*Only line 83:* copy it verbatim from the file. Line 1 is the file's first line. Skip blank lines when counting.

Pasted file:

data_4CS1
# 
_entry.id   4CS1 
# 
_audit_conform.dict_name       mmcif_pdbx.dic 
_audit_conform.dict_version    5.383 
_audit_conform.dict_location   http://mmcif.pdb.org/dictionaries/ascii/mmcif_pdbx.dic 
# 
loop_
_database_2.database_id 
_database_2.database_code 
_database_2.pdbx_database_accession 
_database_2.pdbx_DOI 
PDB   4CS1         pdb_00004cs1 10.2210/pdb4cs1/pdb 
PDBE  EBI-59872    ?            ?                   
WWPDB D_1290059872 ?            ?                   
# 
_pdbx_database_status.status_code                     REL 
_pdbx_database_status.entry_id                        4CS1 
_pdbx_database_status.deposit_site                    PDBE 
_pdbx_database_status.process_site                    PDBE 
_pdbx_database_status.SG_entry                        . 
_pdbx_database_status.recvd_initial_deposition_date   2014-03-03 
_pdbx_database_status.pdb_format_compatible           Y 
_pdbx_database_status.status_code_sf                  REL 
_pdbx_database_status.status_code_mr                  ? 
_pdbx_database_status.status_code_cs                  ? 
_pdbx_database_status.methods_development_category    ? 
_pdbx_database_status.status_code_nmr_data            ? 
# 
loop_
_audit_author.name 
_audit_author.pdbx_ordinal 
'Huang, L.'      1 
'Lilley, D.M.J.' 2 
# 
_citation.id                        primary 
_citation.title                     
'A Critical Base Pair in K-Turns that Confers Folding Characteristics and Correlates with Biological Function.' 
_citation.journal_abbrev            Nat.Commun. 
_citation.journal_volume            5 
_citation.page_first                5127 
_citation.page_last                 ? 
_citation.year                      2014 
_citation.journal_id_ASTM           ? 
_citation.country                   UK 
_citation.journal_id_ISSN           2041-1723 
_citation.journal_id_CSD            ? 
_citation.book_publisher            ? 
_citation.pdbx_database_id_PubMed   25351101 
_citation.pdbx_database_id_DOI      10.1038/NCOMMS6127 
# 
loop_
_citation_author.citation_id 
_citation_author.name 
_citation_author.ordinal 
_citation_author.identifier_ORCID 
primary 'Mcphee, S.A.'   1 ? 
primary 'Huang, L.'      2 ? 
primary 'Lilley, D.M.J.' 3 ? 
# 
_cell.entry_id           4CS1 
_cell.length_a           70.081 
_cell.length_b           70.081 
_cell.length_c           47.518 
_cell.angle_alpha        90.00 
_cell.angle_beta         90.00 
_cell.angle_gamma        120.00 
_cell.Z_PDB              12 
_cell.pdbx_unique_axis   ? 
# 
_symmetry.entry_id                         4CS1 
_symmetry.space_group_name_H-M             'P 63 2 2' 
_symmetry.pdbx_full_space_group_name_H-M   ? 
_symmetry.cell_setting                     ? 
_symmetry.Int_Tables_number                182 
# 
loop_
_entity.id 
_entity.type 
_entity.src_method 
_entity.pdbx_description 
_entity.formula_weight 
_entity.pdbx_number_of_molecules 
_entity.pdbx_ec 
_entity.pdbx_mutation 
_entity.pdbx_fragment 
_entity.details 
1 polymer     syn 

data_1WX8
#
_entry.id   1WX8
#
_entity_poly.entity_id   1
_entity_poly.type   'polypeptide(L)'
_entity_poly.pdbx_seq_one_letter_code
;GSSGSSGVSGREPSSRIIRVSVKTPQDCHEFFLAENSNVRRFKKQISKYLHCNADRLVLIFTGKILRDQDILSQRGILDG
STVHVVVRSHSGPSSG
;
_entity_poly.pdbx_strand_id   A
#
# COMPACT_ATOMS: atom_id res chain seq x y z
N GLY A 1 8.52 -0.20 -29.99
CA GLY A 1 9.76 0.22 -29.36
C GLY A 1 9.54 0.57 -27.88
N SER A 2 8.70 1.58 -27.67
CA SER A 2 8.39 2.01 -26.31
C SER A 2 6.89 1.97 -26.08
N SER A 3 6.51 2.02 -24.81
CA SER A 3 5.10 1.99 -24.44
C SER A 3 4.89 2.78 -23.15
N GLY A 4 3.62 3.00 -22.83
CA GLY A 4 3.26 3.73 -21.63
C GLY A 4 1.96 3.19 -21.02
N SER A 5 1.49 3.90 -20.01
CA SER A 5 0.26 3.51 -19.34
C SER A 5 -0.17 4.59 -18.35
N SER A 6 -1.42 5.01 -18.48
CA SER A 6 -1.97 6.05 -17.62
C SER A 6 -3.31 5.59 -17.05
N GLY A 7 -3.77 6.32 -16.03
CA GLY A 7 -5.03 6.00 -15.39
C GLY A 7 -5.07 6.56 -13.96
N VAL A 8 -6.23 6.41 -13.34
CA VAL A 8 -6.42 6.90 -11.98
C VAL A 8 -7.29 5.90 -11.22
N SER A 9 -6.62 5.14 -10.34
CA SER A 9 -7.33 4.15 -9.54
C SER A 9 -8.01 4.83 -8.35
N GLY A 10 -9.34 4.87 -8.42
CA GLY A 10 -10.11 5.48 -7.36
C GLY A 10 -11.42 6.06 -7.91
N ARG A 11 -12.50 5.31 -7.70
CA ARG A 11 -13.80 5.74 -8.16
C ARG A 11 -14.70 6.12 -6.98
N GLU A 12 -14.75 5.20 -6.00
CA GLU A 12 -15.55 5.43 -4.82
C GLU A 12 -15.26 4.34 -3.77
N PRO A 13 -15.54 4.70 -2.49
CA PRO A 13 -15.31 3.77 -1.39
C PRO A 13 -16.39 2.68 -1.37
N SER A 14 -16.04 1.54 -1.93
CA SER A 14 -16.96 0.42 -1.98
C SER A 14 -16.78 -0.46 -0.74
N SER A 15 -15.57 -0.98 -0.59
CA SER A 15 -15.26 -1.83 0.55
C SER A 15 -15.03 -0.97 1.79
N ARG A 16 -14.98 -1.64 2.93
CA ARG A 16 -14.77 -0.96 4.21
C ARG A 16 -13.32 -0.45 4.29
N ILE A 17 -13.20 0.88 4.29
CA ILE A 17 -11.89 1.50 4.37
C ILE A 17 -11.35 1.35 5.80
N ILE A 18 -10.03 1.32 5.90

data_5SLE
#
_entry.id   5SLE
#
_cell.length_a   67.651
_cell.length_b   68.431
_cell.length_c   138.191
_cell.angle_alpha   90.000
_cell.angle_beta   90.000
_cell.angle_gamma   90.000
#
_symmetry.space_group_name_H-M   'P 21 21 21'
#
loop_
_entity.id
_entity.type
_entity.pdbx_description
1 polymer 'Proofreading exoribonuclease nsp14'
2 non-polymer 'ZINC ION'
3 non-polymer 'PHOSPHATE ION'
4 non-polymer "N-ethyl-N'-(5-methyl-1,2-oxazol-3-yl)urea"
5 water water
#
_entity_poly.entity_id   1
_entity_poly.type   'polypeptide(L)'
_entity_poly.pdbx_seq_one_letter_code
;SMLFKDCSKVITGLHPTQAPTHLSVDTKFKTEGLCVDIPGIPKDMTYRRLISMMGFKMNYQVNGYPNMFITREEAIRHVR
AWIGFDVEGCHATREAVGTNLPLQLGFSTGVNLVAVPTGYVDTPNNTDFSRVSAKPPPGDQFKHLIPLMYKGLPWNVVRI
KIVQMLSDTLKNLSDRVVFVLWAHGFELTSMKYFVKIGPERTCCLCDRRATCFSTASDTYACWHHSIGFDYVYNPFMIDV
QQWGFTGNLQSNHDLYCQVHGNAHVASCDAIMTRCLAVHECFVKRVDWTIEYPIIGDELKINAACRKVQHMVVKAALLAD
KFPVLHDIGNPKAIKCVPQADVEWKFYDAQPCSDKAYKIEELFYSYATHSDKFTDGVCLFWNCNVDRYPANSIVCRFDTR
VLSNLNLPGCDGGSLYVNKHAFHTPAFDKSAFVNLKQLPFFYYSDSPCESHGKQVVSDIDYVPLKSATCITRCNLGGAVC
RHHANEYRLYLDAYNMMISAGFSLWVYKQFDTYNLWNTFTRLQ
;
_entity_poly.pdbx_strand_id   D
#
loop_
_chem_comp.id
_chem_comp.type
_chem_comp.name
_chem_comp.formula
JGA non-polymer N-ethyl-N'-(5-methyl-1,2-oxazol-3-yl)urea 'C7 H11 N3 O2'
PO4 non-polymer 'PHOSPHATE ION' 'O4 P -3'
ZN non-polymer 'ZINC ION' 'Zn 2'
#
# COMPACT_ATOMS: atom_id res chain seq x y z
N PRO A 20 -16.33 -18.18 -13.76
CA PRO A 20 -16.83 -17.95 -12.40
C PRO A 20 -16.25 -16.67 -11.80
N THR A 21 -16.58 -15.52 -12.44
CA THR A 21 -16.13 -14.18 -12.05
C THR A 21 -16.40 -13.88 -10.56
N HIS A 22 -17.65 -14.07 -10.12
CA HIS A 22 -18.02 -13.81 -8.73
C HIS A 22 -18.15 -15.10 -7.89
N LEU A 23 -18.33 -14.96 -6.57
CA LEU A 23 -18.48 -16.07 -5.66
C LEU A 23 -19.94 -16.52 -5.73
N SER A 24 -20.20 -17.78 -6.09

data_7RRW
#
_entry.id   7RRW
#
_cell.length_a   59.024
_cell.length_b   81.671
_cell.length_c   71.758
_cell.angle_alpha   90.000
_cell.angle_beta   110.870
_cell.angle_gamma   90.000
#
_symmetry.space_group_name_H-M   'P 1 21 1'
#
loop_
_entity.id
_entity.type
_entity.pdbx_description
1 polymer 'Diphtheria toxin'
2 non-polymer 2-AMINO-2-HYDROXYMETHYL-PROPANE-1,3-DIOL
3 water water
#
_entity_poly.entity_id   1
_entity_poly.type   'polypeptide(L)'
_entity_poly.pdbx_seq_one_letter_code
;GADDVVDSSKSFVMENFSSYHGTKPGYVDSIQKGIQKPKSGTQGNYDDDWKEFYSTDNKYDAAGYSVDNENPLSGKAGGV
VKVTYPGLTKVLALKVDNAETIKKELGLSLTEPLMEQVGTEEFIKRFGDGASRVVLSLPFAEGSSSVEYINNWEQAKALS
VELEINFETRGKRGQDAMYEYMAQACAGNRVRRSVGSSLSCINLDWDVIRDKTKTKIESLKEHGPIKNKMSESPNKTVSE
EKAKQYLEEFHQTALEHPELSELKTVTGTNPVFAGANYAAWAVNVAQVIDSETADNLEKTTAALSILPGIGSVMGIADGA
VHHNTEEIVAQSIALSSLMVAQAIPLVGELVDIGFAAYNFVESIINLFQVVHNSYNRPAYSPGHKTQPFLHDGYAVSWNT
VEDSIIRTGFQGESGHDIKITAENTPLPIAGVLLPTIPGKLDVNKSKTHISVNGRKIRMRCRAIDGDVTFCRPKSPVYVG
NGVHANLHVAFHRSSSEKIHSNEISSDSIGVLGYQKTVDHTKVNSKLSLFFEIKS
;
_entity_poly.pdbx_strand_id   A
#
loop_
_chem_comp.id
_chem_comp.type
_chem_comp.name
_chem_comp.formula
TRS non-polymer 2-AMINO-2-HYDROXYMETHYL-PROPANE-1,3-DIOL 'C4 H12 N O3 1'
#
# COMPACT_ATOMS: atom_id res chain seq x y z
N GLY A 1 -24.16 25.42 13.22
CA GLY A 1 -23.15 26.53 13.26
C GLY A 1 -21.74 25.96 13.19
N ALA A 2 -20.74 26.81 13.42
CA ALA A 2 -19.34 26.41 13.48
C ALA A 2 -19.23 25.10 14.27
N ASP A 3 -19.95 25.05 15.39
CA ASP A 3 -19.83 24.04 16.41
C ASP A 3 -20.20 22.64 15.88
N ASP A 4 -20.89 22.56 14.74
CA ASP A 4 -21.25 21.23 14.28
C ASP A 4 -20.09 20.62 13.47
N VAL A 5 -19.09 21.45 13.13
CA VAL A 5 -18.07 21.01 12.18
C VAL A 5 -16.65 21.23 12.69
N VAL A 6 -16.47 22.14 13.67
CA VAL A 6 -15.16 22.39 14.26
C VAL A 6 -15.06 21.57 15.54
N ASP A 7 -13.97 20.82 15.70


_entity.formula_weight 